RESIDENCY ROUNDUP: Personal Statement Advice
My husband and I have a pretty darn calm-as-a-placid-and-moonlit-lake relationship, and that’s the way we like it. However, there have been a few times things get bumpy, and it’s always when he’s applying for the next stage of training. It’s not because of the associated stressors of added expenses, travel, and the unknown of what comes next; it’s because of the personal statements. He majored in history, where he learned the dry, dreadful passive voice and a love of people and phrases long dead. I, on the other hand, am an editor. It’s a tough dynamic.
In addition to my editing training, I’ve read a lot of residency application essays. For a few years during medical school, I worked as a catchall credentialing specialist, newsletter writer, document editor, and assistant (to the) program coordinator for the ophthalmology department. I saw all the flaws and heard all the pet peeves of the program uppity-ups who decided the lucky candidates selected to interview. And since that time of year is coming up again, and because my sweetheart is sick of hearing my statement tips, I’m going to share them with you.
- Remember the point. The point of a personal statement is to take the jumble of step scores and rec letters and class rankings and turn them into a fascinating young student doctor that the interviewers really want to meet. A phenomenal personal statement can help compensate for borderline step scores, even in competitive specialties. You want to come across as professional, compassionate, interesting (and interested), and hard working. It’s a lot to balance. I’ll help you.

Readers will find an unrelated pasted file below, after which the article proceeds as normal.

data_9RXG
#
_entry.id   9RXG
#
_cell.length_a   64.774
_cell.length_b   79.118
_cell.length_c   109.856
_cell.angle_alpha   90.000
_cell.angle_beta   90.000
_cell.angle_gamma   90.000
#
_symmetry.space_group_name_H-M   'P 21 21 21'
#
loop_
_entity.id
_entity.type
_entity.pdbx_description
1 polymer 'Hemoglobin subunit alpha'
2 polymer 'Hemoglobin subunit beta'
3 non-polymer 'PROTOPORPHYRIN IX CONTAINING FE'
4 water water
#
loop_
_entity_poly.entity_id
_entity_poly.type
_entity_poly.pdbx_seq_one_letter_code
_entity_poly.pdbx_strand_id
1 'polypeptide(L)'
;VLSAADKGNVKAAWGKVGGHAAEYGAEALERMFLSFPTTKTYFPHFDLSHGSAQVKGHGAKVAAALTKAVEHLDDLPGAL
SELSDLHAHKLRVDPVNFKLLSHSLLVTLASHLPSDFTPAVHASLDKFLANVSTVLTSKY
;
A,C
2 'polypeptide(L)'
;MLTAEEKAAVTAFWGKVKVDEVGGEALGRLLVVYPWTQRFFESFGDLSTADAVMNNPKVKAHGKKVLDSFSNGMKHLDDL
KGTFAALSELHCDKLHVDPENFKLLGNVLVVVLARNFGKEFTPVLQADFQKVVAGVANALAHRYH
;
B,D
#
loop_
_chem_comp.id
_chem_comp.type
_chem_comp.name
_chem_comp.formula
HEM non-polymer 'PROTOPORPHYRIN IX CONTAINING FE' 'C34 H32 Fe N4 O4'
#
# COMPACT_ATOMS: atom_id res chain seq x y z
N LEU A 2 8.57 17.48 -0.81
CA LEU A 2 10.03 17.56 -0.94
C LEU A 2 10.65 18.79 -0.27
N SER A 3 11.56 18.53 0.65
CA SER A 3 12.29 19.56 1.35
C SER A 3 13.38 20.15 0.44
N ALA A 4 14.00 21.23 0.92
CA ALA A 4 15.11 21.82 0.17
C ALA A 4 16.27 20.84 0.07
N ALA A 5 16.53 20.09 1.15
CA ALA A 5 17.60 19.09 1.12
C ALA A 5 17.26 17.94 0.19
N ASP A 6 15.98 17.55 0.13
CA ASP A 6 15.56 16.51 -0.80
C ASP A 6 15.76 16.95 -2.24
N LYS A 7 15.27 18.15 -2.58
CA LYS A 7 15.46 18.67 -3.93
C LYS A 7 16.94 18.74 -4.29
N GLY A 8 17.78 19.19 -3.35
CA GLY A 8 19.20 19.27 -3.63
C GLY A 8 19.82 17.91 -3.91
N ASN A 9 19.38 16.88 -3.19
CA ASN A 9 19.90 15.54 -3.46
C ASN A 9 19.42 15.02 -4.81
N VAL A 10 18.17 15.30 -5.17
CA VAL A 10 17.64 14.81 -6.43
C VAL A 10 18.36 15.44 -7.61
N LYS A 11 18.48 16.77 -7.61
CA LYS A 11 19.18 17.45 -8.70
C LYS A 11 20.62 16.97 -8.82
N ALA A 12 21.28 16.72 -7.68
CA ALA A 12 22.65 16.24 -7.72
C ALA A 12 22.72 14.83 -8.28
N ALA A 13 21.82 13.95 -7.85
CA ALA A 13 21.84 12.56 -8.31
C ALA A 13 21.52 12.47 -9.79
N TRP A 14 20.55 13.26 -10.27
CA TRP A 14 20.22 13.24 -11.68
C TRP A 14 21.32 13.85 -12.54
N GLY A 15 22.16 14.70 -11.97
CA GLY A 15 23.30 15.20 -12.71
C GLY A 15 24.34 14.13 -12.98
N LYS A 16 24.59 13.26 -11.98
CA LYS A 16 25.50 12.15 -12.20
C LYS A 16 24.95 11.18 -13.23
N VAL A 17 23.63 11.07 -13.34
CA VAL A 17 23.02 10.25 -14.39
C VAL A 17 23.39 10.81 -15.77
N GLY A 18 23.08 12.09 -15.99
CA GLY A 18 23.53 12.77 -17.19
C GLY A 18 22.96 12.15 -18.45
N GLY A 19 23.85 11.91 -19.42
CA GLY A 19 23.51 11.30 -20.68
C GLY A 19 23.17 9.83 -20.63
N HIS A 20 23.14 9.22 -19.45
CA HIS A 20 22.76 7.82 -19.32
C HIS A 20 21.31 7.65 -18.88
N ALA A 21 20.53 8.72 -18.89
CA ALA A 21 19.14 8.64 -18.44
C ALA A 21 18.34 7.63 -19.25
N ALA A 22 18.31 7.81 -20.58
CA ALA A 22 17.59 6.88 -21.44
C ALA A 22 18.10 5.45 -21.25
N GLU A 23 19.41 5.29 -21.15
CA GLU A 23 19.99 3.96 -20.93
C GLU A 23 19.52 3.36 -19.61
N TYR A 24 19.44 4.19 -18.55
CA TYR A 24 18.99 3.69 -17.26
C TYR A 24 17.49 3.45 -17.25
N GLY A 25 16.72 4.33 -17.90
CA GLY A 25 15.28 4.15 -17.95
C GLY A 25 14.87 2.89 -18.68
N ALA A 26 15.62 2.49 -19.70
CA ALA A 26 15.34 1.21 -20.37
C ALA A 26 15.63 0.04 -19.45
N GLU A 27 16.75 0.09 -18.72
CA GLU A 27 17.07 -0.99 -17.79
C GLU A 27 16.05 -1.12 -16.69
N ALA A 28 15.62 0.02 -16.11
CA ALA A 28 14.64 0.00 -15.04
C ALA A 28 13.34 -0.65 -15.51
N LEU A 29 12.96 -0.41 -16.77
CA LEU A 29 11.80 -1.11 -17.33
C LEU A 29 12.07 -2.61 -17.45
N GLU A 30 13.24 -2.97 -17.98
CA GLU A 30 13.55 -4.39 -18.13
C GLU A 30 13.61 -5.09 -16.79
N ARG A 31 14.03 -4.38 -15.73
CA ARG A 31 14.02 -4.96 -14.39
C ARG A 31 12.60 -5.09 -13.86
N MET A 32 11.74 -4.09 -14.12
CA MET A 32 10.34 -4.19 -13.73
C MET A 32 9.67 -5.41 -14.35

- Start with brainstorming. Have you done a good brainstorming session since middle school? You should. Start thinking of the experiences, personality quirks, and anecdotes that make you you. Call your mom, your grandma, your favorite roommate, anyone who knows you well, and ask what they see in you and remember about you. Write down things that fascinate you: do you bird watch? Can you do thirty tricks with a yo-yo? Spend most of the eleventh grade mastering sleight of hand? Anything. My husband’s fellowship brainstorming sheet, for instance, mentioned his favorite Julius Caesar quote (see? History major.), why he chose medicine over engineering, and some life lessons he’d learned from his dad. (For those who are curious, he went with Julius Caesar, and it was great—after about three drafts. His best med school application essays focused on a severe bout of stomach flu and riding a bus in Brazil. You can be cautiously creative here.) Choose which one you want to focus on.